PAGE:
On Thursday, the California Fish and Game Commission delayed a decision to give the Joshua tree legal protections under the California Endangered Species Act.
Possible greater protections delayed for the Joshua tree
The delay comes as efforts between conservationists and those wanting current land rights have come to a head in San Bernardino County.
Conservationists and many citizens groups want more protections for the Joshua tree, whose numbers have been declining for several years due to changes in the climate, greater encroachment on Joshua Tree National Park, and greater development in the Mojave and Colorado deserts. Local officials, developers, and many alternate energy companies cite how the inability to remove Joshua trees could put a stranglehold on development in the region and could hurt the area economically.
Current California laws are already very restrictive about Joshua tree removal. In the National Park, which is the epicenter of the Joshua tree population, removal or damage against the trees is illegal. Outside the park in neighboring towns such as Joshua Tree and Yucca Valley, removal is also illegal, but permission can be obtained with a permit. While greater federal protection was voted down in 2019, California state law makes it illegal for any harvest other than for scientific or educational purposes. Many cities have adapted this law, but have caveats for removal with special permission.
Conservationists want to end removals, protect the tree for good in California
Conservationists behind the movement to make the Joshua Tree protected under the Endangered Species Act have said that removals have gone too far.
“These trees are surprisingly fragile,” explained Dr. Amber Miller, a desert hydrologist who studies the affects of water in deserts in North America, to the Globe. “They have shallow root systems and are very susceptible to change. More development around them, we’ve found, means that they die faster. And ripping them out means changes to the area all around them, especially on animals that rely on them.”
“And now they’re disappearing more and more.”
“That’s very basically how it ecologically makes sense to protect them. Economically, the National Park and the surrounding undeveloped area are a huge draw for tourists and visitors. Keeping it pristine and full of Joshua trees would keep that major draw there and continue to bring business to the area. Any new buildings or land changes can be negotiated, perhaps with a tit for tat of having every tree torn down meaning a certain amount of land being under the protection of a conservancy or the national park, to help protect more Joshua trees and habitats.”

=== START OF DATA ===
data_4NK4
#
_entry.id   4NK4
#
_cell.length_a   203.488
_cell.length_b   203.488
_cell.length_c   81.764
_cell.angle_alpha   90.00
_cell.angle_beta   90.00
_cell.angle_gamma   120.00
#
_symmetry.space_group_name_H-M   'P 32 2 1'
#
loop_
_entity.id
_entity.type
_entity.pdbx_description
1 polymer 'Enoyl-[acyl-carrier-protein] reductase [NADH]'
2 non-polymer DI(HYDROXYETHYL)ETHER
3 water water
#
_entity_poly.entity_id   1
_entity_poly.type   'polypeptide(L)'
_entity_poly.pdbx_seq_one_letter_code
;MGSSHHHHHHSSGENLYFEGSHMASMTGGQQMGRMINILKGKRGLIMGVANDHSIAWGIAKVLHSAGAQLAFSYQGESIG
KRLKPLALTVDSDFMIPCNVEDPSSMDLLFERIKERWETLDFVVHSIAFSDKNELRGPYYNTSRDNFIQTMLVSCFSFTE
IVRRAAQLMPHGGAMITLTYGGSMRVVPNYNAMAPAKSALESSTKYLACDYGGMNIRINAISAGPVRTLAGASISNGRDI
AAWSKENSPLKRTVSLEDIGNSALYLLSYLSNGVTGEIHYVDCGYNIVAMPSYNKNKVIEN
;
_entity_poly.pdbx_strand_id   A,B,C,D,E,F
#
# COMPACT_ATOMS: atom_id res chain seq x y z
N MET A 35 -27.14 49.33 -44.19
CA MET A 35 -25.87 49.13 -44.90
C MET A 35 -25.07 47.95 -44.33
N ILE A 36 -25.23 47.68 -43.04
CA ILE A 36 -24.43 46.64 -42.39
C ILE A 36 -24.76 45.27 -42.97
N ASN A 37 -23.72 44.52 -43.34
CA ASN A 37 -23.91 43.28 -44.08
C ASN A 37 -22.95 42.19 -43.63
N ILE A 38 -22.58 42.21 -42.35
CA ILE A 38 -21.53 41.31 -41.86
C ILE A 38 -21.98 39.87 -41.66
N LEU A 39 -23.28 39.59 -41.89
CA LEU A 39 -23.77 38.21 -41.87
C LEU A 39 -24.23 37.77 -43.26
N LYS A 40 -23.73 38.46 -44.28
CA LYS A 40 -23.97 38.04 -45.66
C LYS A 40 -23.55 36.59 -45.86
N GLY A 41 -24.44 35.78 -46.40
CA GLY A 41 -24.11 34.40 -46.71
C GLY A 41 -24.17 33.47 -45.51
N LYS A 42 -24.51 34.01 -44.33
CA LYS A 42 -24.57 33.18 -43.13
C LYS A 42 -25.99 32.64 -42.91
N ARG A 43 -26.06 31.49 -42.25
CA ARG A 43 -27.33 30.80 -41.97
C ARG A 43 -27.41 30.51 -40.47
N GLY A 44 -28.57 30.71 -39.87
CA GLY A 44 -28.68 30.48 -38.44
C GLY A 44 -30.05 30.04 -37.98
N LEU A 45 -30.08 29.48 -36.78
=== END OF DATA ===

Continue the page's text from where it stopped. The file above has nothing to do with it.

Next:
“When they’re put on the endangered species list, developers may be begging for this option.”
Local activists have also pointed out that permits to remove Joshua trees are almost never denied, with Yucca Valley alone approving 147 permit requests this year so far with no denials.
Opponents say that the petition can do untold economic harm to area, impose greater land right restrictions
Local officials and developers have fired back that more protections could spell economic doom for the area.
Yucca Valley Mayor Jeff Drozd has taken a middle of the road approach, supporting those who want to protect trees but also support property owners who want to do what they want with their land.
“I believe places like the Nature Conservancy do a great good for future generations, acquiring land by many methods and saving them for future generations as well as creating wildlife corridors,” said Mayor Drozd in a Facebook post. “I support that and support the new plan if it left Cities, Towns and private land owners to adhere to local control and not just add red tape and delays and costs to end up with the same result in the end. Protect them everywhere else including all Government land, County, State and Federal.”
However, Drozd has also said “I personally do not oppose protection of Joshua trees, but there is little regard for private property owners. The approval of the petition is “horrible for our town.”
Paul Lin, a developer who has been involved in several desert projects, told the Globe that the approval of the petition would be one from which he and others would not recover.
“If the trees are protected like that, then there is no way we could remove them. It would either be build around them, not include parking lots, or a number of other solutions that would not be solutions at all.
“Many towns would see development end, or more realistically, there would be a massive buy-up and rezoning phase. Without any new construction or renovations due to tree protections, I don’t know how we could build much of anything. Even with special permits, the cost would rise. If they try a plan where we donate land in place of trees, costs would still be high.”
“Homeowners also couldn’t renovate or put on additions if a tree was in the way. Any area with a wildfire that cleared the trees on available land would amount to a high bidding process. It would be madness.”
The FGC is due to meet on this issue again sometime between September 17th and September 23rd, with many insiders hinting that the Commission will ultimately accept the petition. Should the petition be accepted, Joshua trees will be temporarily protected by the Endangered Species Act for one year while the FGC conducts a study on the trees. Should the study show a declination, the trees would be added permanently to the list, meaning removal of the trees would be virtually impossible to do legally and trump local ordinances that allow removals with permits.